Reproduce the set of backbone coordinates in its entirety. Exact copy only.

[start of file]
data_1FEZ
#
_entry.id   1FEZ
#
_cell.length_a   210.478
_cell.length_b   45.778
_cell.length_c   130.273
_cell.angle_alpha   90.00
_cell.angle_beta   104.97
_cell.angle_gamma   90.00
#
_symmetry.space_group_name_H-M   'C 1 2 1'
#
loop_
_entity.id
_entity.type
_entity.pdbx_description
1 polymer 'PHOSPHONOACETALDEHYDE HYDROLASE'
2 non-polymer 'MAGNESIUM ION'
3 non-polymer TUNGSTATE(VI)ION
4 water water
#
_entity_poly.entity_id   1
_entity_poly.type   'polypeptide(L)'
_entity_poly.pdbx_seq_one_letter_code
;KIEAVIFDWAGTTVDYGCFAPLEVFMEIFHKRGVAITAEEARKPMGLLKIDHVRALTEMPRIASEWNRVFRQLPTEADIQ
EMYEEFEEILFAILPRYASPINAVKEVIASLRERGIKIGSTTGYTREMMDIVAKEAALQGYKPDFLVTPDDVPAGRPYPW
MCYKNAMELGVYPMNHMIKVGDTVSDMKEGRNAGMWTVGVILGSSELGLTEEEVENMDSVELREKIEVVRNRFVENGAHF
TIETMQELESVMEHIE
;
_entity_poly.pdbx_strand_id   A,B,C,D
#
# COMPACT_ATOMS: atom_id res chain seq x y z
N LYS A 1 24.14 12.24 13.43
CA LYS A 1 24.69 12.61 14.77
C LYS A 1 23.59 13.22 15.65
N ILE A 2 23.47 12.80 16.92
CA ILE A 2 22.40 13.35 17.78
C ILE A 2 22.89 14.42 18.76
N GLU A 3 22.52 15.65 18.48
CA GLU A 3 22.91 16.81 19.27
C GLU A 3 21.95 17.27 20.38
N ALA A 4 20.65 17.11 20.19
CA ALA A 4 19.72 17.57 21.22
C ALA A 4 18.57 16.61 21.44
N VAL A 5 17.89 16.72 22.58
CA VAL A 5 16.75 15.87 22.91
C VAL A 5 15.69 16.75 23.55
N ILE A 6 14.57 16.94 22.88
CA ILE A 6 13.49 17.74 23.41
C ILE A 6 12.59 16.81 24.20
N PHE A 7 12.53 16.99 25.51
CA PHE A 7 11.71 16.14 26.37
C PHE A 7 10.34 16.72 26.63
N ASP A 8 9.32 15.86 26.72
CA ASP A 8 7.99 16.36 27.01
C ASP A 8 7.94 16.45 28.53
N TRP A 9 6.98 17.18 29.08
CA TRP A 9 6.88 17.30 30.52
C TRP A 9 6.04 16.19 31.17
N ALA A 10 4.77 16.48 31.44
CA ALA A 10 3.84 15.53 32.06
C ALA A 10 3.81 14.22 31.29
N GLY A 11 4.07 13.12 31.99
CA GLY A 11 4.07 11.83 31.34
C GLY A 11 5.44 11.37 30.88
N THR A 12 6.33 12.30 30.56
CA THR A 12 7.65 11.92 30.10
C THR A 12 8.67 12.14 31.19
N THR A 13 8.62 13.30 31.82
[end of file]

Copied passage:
data_1FEZ
#
_entry.id   1FEZ
#
_cell.length_a   210.478
_cell.length_b   45.778
_cell.length_c   130.273
_cell.angle_alpha   90.00
_cell.angle_beta   104.97
_cell.angle_gamma   90.00
#
_symmetry.space_group_name_H-M   'C 1 2 1'
#
loop_
_entity.id
_entity.type
_entity.pdbx_description
1 polymer 'PHOSPHONOACETALDEHYDE HYDROLASE'
2 non-polymer 'MAGNESIUM ION'
3 non-polymer TUNGSTATE(VI)ION
4 water water
#
_entity_poly.entity_id   1
_entity_poly.type   'polypeptide(L)'
_entity_poly.pdbx_seq_one_letter_code
;KIEAVIFDWAGTTVDYGCFAPLEVFMEIFHKRGVAITAEEARKPMGLLKIDHVRALTEMPRIASEWNRVFRQLPTEADIQ
EMYEEFEEILFAILPRYASPINAVKEVIASLRERGIKIGSTTGYTREMMDIVAKEAALQGYKPDFLVTPDDVPAGRPYPW
MCYKNAMELGVYPMNHMIKVGDTVSDMKEGRNAGMWTVGVILGSSELGLTEEEVENMDSVELREKIEVVRNRFVENGAHF
TIETMQELESVMEHIE
;
_entity_poly.pdbx_strand_id   A,B,C,D
#
# COMPACT_ATOMS: atom_id res chain seq x y z
N LYS A 1 24.14 12.24 13.43
CA LYS A 1 24.69 12.61 14.77
C LYS A 1 23.59 13.22 15.65
N ILE A 2 23.47 12.80 16.92
CA ILE A 2 22.40 13.35 17.78
C ILE A 2 22.89 14.42 18.76
N GLU A 3 22.52 15.65 18.48
CA GLU A 3 22.91 16.81 19.27
C GLU A 3 21.95 17.27 20.38
N ALA A 4 20.65 17.11 20.19
CA ALA A 4 19.72 17.57 21.22
C ALA A 4 18.57 16.61 21.44
N VAL A 5 17.89 16.72 22.58
CA VAL A 5 16.75 15.87 22.91
C VAL A 5 15.69 16.75 23.55
N ILE A 6 14.57 16.94 22.88
CA ILE A 6 13.49 17.74 23.41
C ILE A 6 12.59 16.81 24.20
N PHE A 7 12.53 16.99 25.51
CA PHE A 7 11.71 16.14 26.37
C PHE A 7 10.34 16.72 26.63
N ASP A 8 9.32 15.86 26.72
CA ASP A 8 7.99 16.36 27.01
C ASP A 8 7.94 16.45 28.53
N TRP A 9 6.98 17.18 29.08
CA TRP A 9 6.88 17.30 30.52
C TRP A 9 6.04 16.19 31.17
N ALA A 10 4.77 16.48 31.44
CA ALA A 10 3.84 15.53 32.06
C ALA A 10 3.81 14.22 31.29
N GLY A 11 4.07 13.12 31.99
CA GLY A 11 4.07 11.83 31.34
C GLY A 11 5.44 11.37 30.88
N THR A 12 6.33 12.30 30.56
CA THR A 12 7.65 11.92 30.10
C THR A 12 8.67 12.14 31.19
N THR A 13 8.62 13.30 31.82